Table of Contents
International Journal of Palliative Care
Volume 2015, Article ID 357827, 7 pages
Research Article

The Room as Metaphor: Next-of-Kin’s Experiences in End-of-Life Care

1Department of Health and Caring Sciences, Linnaeus University, 351 95 Växjö, Sweden
2Mälardalens University College, 721 23 Västerås, Sweden
3Haraldsplass University College, Bergen, Norway

Received 9 August 2015; Accepted 29 October 2015

Academic Editor: Moira O’Connor

Copyright © 2015 Carina Werkander Harstäde and Åsa Roxberg. This is an open access article distributed under the Creative Commons Attribution License, which permits unrestricted use, distribution, and reproduction in any medium, provided the original work is properly cited.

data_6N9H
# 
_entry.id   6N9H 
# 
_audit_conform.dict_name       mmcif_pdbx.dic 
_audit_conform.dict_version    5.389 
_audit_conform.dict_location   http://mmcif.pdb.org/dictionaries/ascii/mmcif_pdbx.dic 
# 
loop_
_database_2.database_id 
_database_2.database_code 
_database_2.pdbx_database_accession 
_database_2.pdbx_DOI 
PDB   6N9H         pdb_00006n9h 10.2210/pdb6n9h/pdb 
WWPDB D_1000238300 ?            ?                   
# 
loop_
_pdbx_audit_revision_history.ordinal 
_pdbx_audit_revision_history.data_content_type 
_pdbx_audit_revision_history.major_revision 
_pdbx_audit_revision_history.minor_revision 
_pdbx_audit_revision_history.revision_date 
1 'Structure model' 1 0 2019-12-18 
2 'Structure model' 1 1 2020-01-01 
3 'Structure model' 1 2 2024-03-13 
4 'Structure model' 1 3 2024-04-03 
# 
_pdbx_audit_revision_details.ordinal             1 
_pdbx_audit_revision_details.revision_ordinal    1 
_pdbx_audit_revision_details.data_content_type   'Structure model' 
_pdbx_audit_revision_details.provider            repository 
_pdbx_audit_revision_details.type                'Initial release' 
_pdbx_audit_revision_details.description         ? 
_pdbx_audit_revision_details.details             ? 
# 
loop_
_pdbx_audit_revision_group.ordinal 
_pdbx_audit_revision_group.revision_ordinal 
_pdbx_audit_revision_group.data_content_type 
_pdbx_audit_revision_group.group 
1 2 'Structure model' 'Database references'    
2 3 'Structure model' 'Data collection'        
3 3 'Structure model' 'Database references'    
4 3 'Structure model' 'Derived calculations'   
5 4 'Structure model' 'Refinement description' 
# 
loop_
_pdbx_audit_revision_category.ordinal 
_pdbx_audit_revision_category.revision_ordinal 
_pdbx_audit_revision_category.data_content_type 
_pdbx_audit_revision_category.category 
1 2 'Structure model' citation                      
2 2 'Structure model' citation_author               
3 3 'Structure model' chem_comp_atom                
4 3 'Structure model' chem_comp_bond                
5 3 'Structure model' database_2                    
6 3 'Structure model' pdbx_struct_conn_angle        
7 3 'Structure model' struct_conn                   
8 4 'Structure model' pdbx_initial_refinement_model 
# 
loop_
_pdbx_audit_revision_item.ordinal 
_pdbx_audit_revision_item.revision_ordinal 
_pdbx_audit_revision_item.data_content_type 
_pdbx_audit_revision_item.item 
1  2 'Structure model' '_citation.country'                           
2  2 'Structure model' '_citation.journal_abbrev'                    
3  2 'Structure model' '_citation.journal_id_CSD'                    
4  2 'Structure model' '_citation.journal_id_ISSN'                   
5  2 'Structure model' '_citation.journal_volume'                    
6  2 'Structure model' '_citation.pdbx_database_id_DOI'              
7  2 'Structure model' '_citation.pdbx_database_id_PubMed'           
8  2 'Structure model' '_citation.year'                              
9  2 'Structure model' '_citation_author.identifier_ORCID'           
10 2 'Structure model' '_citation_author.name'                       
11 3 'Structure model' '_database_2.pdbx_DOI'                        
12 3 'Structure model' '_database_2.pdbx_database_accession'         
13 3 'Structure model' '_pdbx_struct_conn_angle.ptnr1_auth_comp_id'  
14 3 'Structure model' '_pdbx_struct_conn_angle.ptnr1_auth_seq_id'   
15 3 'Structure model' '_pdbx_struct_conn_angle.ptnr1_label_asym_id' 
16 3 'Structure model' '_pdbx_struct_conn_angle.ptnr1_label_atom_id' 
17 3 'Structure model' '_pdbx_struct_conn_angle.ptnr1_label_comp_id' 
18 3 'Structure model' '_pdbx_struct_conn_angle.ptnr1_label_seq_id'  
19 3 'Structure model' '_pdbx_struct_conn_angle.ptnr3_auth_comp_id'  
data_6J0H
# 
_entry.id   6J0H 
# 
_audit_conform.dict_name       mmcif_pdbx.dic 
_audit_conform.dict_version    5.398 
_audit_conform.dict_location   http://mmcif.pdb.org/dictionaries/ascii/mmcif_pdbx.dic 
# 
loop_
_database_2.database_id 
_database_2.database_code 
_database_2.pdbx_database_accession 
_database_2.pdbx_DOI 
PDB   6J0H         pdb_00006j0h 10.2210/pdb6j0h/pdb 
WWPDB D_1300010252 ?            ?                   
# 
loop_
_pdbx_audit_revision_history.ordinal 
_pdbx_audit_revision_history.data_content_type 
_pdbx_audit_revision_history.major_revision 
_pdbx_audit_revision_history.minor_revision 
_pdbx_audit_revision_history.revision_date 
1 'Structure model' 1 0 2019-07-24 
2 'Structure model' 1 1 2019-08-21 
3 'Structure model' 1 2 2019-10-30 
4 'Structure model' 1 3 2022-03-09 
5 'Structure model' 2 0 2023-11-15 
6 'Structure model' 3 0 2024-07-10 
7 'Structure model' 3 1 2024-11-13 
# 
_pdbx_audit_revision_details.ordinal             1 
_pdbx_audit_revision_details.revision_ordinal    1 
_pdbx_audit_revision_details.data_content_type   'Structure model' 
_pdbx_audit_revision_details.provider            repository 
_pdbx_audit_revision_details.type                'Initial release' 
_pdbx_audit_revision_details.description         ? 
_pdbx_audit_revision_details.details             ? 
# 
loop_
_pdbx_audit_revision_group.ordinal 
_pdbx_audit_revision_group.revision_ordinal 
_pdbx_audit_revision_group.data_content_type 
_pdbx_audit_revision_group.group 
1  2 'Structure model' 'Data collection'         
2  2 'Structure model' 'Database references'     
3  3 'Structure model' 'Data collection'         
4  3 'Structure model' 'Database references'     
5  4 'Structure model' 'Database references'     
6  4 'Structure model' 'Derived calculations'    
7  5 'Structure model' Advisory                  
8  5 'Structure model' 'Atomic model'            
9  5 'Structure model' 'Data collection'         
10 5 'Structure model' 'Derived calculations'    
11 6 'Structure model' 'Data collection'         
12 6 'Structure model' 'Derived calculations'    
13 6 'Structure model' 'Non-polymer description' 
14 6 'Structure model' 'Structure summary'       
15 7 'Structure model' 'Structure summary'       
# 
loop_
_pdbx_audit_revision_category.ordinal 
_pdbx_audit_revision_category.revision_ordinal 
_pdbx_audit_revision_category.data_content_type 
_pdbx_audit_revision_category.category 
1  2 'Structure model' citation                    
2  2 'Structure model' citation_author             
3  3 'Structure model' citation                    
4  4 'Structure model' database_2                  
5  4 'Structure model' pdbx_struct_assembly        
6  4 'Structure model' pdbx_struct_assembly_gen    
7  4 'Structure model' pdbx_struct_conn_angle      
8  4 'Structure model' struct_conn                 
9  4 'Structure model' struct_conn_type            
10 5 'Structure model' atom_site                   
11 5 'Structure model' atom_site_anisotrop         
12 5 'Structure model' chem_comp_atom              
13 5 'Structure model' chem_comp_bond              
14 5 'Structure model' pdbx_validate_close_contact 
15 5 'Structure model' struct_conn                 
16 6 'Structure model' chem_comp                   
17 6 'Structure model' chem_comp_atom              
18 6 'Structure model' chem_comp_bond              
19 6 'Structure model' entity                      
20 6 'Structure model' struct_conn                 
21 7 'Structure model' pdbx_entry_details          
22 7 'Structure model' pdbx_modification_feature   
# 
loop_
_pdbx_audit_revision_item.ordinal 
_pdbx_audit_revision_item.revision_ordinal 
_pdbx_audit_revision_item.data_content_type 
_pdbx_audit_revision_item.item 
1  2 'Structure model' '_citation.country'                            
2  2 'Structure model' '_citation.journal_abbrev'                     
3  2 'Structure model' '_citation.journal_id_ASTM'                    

The “room” in end-of-life is a phenomenon that needs deeper understanding as it is a dimension that shows how health and suffering are shaped. Research on the concept of room was chosen as theoretical foundation in this study in order to reach a profound understanding of the next-of-kin’s “room” in end-of-life care. Lassenius’s hermeneutic interpretation in metaphorical language was used as an deductive-inductive approach to the empirical data. The data material comprised 33 interviews with next-of-kin about their experiences of end-of-life care when being close to a relative dying from a cancer disease. The analysis of the data formed four cases: the Standby, the Asylum, the Wall, and the Place. These cases lend their voices to the experiences of the next-of-kin in the study. The findings of this study explain and may well assist nurses to understand the experiences of being next-of-kin in end-of-life care as forming a room of rest from the suffering, a room of controlling the suffering, a room of hiding from the suffering, and a room of belonging.